By 1500, the population of Burnley had grown to over 1,000. As agricultural land became scarce more people began to turn to the manufacture of woollen cloth. After 1553 the Manor Court was held in St. Peter’s Church and the Manor House at Ightenhill became derelict. Burnley continued to grow and develop throughout the 16th and 17th centuries as trade and the woollen industry became more important.
By the early 16th century the church had become dilapidated. In 1532-3 the nave and north aisle were rebuilt. The pillars and part of the panelled roof of the present nave were part of this building. During the Reformation, the Protestant Church replaced Roman Catholicism. In 1552 the vestments, plate and bells were removed from the church. The chantries were dissolved and the closure of the chantry school led to the foundation of Burnley Grammar School in 1559.
This was installed in the church in 1533. Most of it was destroyed in the fire of 1991. A small remaining part is on display in the heritage centre.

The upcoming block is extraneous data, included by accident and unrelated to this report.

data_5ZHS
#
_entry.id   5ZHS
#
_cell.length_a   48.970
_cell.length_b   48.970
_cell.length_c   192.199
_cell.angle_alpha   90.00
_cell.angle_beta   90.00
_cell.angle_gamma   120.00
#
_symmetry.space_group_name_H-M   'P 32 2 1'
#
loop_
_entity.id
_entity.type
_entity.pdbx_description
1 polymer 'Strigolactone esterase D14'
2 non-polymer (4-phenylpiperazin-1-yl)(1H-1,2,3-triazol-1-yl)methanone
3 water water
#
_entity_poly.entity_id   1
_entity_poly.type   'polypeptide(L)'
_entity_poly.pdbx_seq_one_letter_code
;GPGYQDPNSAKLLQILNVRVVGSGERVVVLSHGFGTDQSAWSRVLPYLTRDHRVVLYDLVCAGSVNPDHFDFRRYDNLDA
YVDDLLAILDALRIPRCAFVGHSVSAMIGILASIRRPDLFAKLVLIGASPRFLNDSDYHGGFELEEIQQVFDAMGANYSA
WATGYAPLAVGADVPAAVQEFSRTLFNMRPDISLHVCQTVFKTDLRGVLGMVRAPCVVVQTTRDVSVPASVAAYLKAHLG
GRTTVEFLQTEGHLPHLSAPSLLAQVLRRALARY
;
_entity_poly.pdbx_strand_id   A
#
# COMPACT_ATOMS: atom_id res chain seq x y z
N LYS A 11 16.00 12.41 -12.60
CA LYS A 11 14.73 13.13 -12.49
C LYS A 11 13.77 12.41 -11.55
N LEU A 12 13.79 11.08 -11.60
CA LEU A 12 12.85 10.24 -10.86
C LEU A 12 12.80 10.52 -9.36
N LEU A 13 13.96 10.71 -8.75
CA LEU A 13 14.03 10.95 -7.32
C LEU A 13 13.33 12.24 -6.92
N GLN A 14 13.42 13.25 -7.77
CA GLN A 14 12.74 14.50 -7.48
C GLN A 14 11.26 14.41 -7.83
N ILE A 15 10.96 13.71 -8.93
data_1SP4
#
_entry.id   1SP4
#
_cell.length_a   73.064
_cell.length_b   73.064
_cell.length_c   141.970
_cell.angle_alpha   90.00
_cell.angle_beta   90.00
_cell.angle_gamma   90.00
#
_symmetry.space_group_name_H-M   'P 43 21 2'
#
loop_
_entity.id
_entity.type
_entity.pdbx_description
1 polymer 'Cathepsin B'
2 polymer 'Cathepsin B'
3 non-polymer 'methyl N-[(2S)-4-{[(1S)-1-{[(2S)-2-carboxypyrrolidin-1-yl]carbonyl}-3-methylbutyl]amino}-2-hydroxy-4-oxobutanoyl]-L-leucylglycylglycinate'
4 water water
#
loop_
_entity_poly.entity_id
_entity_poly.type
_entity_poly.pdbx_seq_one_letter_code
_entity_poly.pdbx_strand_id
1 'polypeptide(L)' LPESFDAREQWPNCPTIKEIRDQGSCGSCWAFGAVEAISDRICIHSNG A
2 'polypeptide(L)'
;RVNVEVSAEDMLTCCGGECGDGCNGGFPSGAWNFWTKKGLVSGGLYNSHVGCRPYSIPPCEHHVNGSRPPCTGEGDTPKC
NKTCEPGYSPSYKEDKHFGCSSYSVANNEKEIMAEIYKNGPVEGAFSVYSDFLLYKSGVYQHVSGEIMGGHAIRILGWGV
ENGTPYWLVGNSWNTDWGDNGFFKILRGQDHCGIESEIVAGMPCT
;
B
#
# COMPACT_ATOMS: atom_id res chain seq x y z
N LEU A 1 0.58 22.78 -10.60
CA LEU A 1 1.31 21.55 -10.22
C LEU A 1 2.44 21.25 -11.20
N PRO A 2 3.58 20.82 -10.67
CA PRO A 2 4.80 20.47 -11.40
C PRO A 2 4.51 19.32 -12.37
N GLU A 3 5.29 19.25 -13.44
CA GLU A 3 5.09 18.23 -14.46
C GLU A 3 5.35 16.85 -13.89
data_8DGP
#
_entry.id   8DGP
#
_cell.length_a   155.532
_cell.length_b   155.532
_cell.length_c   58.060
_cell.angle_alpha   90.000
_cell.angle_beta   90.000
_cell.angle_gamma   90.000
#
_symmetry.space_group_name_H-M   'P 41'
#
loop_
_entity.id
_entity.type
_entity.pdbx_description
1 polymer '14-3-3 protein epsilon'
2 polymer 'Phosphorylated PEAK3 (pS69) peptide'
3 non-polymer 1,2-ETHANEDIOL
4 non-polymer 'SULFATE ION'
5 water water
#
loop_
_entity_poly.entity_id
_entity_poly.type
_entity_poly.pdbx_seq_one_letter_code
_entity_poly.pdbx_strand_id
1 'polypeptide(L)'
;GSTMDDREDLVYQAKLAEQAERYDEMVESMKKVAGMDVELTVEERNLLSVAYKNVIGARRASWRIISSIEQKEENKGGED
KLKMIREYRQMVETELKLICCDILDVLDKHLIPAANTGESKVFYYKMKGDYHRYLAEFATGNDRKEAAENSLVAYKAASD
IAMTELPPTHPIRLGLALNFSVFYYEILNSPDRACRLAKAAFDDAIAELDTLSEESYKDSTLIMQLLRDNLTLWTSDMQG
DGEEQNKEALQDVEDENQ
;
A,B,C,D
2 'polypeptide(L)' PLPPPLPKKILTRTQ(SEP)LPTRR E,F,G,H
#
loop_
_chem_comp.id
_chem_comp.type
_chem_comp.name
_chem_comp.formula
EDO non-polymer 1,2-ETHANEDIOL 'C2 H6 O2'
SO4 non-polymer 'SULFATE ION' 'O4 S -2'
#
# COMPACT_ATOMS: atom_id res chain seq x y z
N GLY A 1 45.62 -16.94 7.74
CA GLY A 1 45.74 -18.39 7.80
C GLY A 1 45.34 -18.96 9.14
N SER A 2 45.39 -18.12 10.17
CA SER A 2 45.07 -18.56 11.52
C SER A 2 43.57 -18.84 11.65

The Market Place
In 1617 the market was growing and a new market cross replaced the Medieval one. This cross and a building that served as a market house can be seen in this picture. It was drawn in the 1830s by the Rev. S.J. Allen
In 1644, Charles Towneley was killed fighting for King Charles I at Marston Moor. His body was never found, but he is commemorated on the monument of his son, Richard, in the Towneley Chapel. Earlier in the year several men, killed in a skirmish at Haggate, were buried at the church.
The Grammar School
Burnley Grammar School was founded in 1559. It was probably held in the master’s house until a school was built in the churchyard in 1602. This drawing shows a replacement building opened in 1693. It stood on Bank Parade.